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This article is part of the Research Topic GABA signaling in development and maldevelopment

Original Research ARTICLE

Front. Cell. Neurosci., 10 February 2014 | http://dx.doi.org/10.3389/fncel.2014.00033

Activity-dependent endogenous taurine release facilitates excitatory neurotransmission in the neocortical marginal zone of neonatal rats

  • 1Department of Neurophysiology, Hamamatsu University School of Medicine, Hamamatsu, Japan
  • 2Institute of Physiology, University Medical Center of the Johannes Gutenberg-University, Mainz, Germany
  • 3Department of Psychology and Behavioral Neuroscience, Hamamatsu University School of Medicine, Hamamatsu, Japan
  • 4Department of Occupational Therapy, Tokoha University, Hamamatsu, Japan

In the developing cerebral cortex, the marginal zone (MZ), consisting of early-generated neurons such as Cajal-Retzius cells, plays an important role in cell migration and lamination. There is accumulating evidence of widespread excitatory neurotransmission mediated by γ-aminobutyric acid (GABA) in the MZ. Cajal-Retzius cells express not only GABAA receptors but also α2/β subunits of glycine receptors, and exhibit glycine receptor-mediated depolarization due to high [Cl]i. However, the physiological roles of glycine receptors and their endogenous agonists during neurotransmission in the MZ are yet to be elucidated. To address this question, we performed optical imaging from the MZ using the voltage-sensitive dye JPW1114 on tangential neocortical slices of neonatal rats. A single electrical stimulus evoked an action-potential-dependent optical signal that spread radially over the MZ. The amplitude of the signal was not affected by glutamate receptor blockers, but was suppressed by either GABAA or glycine receptor antagonists. Combined application of both antagonists nearly abolished the signal. Inhibition of Na+, K+-2Cl cotransporter by 20 µM bumetanide reduced the signal, indicating that this transporter contributes to excitation. Analysis of the interstitial fluid obtained by microdialysis from tangential neocortical slices with high-performance liquid chromatography revealed that GABA and taurine, but not glycine or glutamate, were released in the MZ in response to the electrical stimulation. The ambient release of taurine was reduced by the addition of a voltage-sensitive Na+ channel blocker. Immunohistochemistry and immunoelectron microscopy indicated that taurine was stored both in Cajal-Retzius and non-Cajal-Retzius cells in the MZ, but was not localized in presynaptic structures. Our results suggest that activity-dependent non-synaptic release of endogenous taurine facilitates excitatory neurotransmission through activation of glycine receptors in the MZ.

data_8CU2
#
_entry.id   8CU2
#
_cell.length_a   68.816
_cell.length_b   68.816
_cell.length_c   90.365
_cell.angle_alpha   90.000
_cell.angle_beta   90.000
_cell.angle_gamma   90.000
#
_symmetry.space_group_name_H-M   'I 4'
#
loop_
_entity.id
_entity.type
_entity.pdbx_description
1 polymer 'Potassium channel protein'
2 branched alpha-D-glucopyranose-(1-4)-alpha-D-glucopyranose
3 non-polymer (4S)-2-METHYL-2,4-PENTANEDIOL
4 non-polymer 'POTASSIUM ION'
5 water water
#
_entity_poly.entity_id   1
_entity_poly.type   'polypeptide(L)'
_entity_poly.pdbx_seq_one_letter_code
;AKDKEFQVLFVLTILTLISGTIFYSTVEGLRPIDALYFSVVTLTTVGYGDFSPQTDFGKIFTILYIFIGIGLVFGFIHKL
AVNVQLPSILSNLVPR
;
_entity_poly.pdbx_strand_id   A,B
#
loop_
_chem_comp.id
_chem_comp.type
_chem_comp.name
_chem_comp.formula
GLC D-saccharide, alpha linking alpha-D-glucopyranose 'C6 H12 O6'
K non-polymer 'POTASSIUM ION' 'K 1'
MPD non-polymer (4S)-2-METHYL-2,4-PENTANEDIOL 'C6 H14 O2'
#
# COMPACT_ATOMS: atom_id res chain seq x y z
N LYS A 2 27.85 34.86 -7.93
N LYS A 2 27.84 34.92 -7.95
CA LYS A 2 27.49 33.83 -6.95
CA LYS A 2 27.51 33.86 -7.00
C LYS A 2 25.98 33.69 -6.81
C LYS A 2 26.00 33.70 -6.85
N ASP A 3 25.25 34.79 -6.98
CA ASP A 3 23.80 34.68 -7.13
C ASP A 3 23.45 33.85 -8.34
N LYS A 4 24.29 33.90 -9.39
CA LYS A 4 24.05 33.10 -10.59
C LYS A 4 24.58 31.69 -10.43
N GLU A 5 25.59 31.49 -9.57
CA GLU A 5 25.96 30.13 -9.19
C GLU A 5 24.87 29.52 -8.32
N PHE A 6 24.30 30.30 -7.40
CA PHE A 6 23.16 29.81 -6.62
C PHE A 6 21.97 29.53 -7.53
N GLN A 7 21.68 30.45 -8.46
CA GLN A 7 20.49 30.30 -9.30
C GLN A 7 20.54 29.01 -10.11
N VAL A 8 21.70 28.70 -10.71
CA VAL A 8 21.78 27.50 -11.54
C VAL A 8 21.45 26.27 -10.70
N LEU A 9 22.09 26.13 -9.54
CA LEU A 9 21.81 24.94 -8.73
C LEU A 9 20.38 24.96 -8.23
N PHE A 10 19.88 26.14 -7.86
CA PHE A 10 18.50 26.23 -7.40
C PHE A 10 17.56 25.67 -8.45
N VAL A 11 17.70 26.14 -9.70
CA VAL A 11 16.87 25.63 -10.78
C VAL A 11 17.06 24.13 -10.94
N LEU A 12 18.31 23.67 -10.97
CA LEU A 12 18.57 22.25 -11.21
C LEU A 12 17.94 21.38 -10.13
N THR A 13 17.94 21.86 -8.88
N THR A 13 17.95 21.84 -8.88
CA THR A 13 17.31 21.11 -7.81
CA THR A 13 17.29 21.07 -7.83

Keywords: taurine, GABAA receptor, glycine receptor, marginal zone, NKCC1, GABA, microdialysis

Citation: Qian T, Chen R, Nakamura M, Furukawa T, Kumada T, Akita T, Kilb W, Luhmann HJ, Nakahara D and Fukuda A (2014) Activity-dependent endogenous taurine release facilitates excitatory neurotransmission in the neocortical marginal zone of neonatal rats. Front. Cell. Neurosci. 8:33. doi: 10.3389/fncel.2014.00033

Received: 18 December 2013; Accepted: 22 January 2014;
Published online: 10 February 2014.

Edited by:

Laura Cancedda, Istituto Italiano di Tecnologia, Italy

Reviewed by:

Katsushige Sato, Komazawa Women’s University, Japan
Ping Liu, University of Connecticut Health Center, USA

Copyright © 2014 Qian, Chen, Nakamura, Furukawa, Kumada, Akita, Kilb, Luhmann, Nakahara and Fukuda. This is an open-access article distributed under the terms of the Creative Commons Attribution License (CC BY). The use, distribution or reproduction in other forums is permitted, provided the original author(s) or licensor are credited and that the original publication in this journal is cited, in accordance with accepted academic practice. No use, distribution or reproduction is permitted which does not comply with these terms.

*Correspondence: Atsuo Fukuda, Department of Neurophysiology, Hamamatsu University School of Medicine, 20-1 Handayama 1-chome, Higashi-ku, Hamamatsu, Shizuoka 431-3192, Japan e-mail: axfukuda@hama-med.ac.jp